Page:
I planted the blackberries this morning before the heat hit. I added some soil amendments and polymer crystals to help keep the water in the the root zone, made a well, put in the drip system with extra emitters as they like water and gave them seaweed and Vitamin-B mix to help with transplant and heat stress. Then I put straw around them to help keep water from evaporating and row cover over them to cut back the sun and heat on the new plants. I’m super excited to be putting in so many berries and can’t wait till next year when I hope I get some to EAT!

 

‘Guardian Odyssey’ Glass Art Opening

‘Guardian Odyssey’

Opening Reception

June 22, 2018
5–7:30 pm

Liquid Light Glass • 926 Baca Street #3 Santa Fe, NM • 505.820.2222

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Since I am a glassblower professionally, I wanted to share an art opening that Elodie Holmes & Enrico Emboli are having this Friday at our studio, Liquid Light Glass. Elodie & Enrico have done a collaboration of glass and bronze art. I think it is Elodie’s best show yet. Please come and enjoy this wonderful art. Here is a sneak preview from the new show. Don’t miss this one–it is fantastic.

 

‘Afterlife Passage’  12.5″ x 26″ x 6” hot sculpted gold leafed glass, bronze, wood, steel.

 

 

 

 

 

Back home in the garden

Beans from Italy coming up nicely under row cover in a bamboo teepee

After a wonderful trip to Italy, I’m now back in the garden trying to get it finished. Seems I got a lot of dry beans in Tuscany at a Florence Farmers Market and have planted 4 different varieties-Fagioli Zolfini, Fagioli Piatellini Nuova, Fagioli con L’Occhio (a black-eyed pea) and Borlotti. These are dry bush beans. I love dry beans as I just have to plant them and after they are up, give them water and you don’t pick them till the end of the season after they dry. Not too many bugs bother them either at my place. They make great soups and stews in winter. So looks like this is the year of the bean.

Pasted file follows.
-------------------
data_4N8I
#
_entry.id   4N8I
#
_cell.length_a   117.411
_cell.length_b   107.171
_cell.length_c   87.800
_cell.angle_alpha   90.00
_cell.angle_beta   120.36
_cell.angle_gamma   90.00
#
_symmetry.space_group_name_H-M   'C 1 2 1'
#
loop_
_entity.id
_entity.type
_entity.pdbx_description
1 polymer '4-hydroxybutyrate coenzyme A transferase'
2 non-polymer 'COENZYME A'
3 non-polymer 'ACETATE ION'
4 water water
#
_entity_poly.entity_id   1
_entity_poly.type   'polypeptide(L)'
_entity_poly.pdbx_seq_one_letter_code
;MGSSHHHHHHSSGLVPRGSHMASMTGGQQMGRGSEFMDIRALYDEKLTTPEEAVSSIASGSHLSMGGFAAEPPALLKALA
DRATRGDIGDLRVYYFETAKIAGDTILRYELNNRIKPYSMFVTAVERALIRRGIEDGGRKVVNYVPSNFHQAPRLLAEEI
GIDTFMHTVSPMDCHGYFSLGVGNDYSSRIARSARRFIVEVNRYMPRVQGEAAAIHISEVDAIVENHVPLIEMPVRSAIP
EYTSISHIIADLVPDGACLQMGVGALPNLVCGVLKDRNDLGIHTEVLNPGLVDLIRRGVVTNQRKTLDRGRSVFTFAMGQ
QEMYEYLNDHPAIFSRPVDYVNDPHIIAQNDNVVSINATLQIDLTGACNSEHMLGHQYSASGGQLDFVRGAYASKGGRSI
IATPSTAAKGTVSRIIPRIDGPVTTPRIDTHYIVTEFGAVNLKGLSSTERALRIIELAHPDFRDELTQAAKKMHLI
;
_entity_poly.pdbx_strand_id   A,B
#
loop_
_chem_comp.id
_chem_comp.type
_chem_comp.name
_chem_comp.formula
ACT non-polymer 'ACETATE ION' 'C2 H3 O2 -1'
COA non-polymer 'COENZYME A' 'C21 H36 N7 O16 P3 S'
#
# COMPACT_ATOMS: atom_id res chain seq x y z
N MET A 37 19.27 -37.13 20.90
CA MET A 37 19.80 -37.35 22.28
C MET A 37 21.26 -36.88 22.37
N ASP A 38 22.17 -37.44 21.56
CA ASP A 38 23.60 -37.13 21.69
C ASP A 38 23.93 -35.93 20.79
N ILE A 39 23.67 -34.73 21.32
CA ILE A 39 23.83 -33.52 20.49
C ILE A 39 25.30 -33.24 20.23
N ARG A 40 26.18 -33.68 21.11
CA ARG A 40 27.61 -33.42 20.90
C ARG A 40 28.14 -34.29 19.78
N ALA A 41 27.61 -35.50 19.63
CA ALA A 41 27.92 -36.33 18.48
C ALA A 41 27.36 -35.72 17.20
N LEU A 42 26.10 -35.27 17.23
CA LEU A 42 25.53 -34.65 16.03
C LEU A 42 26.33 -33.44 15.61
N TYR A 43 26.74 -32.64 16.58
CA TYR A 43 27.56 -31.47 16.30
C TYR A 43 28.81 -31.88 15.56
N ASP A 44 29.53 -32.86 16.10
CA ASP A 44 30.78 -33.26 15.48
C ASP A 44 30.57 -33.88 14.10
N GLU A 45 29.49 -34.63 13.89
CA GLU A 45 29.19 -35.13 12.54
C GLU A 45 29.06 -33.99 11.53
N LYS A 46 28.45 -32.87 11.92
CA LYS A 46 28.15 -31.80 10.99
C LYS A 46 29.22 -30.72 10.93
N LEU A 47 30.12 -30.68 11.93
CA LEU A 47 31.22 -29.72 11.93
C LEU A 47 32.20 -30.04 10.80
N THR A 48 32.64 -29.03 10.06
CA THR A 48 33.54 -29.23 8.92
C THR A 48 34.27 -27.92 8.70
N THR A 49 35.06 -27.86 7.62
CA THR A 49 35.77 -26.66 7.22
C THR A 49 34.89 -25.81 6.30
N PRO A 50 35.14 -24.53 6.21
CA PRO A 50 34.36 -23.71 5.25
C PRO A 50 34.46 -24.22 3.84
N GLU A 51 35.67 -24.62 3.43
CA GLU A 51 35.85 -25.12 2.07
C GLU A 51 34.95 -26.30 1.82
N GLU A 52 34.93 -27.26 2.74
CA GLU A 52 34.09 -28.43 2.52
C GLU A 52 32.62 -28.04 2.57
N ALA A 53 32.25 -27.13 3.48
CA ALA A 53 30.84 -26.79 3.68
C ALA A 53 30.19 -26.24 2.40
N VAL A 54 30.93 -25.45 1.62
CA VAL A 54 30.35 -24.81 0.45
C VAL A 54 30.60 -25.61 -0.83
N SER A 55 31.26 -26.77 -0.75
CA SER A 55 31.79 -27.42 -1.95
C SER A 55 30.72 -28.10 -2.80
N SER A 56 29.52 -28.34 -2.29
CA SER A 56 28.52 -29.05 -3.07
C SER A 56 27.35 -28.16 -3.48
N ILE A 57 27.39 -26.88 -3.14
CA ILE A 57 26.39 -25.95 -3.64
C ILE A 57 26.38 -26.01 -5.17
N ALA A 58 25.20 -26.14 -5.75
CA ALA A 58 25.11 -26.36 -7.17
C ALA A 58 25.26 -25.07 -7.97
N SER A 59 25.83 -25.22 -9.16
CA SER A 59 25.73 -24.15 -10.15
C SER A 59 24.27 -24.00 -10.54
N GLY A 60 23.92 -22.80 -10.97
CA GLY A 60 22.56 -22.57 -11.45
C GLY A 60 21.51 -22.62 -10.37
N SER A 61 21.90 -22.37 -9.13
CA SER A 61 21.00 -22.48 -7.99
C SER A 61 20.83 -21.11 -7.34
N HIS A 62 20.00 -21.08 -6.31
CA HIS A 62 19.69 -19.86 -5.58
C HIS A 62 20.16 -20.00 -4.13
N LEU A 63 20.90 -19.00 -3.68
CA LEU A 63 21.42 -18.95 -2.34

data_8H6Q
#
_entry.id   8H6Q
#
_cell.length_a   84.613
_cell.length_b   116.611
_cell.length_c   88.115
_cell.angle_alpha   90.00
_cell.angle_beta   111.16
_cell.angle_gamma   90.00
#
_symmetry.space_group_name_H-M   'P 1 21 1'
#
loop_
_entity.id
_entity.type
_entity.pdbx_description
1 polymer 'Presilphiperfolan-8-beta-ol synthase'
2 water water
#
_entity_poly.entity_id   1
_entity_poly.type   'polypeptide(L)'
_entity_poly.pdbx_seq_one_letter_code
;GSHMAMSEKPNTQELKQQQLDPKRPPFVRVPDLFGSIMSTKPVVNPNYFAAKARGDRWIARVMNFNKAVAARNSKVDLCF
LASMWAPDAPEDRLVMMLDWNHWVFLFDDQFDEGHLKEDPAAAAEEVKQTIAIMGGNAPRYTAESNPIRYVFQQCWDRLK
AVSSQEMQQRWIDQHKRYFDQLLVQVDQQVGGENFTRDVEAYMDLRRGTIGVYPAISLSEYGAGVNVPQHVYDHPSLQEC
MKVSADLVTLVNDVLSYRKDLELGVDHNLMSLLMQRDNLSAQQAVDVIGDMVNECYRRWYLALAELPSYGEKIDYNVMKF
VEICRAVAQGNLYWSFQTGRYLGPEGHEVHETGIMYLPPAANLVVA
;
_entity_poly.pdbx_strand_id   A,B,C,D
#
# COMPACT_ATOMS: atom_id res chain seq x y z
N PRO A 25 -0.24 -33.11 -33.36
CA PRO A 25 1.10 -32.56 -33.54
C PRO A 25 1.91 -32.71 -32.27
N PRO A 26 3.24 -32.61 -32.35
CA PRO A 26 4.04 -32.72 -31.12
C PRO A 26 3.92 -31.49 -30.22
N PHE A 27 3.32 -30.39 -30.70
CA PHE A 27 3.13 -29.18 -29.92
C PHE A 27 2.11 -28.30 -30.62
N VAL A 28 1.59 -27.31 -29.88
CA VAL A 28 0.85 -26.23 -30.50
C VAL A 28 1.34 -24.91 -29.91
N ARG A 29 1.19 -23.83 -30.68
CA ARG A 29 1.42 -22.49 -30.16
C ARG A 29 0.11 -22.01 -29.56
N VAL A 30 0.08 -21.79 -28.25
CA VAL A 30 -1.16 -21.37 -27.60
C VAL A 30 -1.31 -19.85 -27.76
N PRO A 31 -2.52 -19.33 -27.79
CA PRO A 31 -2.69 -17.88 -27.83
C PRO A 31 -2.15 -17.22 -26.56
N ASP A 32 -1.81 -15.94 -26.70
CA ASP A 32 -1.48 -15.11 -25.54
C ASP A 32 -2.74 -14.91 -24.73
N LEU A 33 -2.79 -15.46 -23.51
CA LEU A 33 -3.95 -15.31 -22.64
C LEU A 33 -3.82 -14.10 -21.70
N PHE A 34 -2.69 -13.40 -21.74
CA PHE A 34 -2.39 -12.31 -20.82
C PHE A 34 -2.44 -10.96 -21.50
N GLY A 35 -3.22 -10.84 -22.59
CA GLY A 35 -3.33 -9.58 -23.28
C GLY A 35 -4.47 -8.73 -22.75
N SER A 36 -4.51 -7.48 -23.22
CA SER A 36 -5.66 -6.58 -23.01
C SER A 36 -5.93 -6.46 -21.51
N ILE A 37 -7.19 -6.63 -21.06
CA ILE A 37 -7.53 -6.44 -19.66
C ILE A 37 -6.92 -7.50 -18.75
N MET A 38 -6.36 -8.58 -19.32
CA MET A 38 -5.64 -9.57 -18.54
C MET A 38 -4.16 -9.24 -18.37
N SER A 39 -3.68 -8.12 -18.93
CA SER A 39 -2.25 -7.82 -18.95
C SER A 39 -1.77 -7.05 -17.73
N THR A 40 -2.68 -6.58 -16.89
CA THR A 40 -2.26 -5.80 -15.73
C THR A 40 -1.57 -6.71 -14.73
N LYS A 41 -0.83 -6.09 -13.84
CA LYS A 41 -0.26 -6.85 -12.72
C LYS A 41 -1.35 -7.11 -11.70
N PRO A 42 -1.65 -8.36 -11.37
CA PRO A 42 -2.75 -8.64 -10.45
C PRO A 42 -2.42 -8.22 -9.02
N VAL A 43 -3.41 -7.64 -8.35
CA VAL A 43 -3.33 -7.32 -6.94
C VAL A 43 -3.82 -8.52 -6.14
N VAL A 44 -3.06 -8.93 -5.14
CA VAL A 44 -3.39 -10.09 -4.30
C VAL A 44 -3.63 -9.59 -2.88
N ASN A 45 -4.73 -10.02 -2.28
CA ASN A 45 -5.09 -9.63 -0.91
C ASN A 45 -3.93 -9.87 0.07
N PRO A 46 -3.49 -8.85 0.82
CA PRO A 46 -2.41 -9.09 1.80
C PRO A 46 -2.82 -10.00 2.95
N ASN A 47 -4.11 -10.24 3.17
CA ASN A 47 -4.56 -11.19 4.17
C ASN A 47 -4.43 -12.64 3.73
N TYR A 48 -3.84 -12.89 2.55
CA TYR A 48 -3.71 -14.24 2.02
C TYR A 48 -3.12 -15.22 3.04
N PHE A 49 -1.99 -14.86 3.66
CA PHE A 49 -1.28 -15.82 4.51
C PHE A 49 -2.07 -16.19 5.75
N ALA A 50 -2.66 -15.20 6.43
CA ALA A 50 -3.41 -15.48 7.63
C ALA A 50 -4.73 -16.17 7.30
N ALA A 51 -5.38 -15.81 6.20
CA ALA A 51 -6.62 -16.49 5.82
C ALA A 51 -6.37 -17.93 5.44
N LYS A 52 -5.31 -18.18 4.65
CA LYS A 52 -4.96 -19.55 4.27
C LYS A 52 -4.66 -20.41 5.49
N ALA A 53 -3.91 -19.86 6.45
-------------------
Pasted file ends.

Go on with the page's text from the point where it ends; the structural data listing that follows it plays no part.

But I have planted many other interesting crops this year as well.  Other new veggies/fruits include the Bradford watermelon, Tahiti Butternut, a yellow zucchini called Rugosa Fruilana, Craupadine beets and my Fuggle hops and artichoke came back from last year and are doing well. Also 15 bare root raspberries I planted this spring are all up and doing nicely-the variety is Polona-I got them from Nourse nurseries online. My dream is to have so many raspberries I get sick of eating them (never!) And I’m starting a new thornless blackberry (Triple Crown) area in the garden. I got some beautiful 2 gal plants from Newmans for only $15.

And of course I have more tomatoes than I need but have cut down drastically since I am not at the Santa Fe Farmers Market. This year I’m growing more dwarf tomatoes than regular tomatoes and some of them are trials for Craig Lehouiller. All my tomatoes are caged and have row cover wrapped around them to protect them from the Beet leafhopper which passes a deadly virus to them here in the southwest called Curly Top Virus. The row cover is also great for protection from hail storms. It will come off when the monsoons arrive. Hope they do well and can’t wait to taste them. I haven’t eaten a tomato since last November when my crop finished as I won’t eat store-bought tomatoes. Guess I’m a tomato snob.

I’ve actually cut down the garden by 30% this year due to our drought. Pray for rain (no hail please!)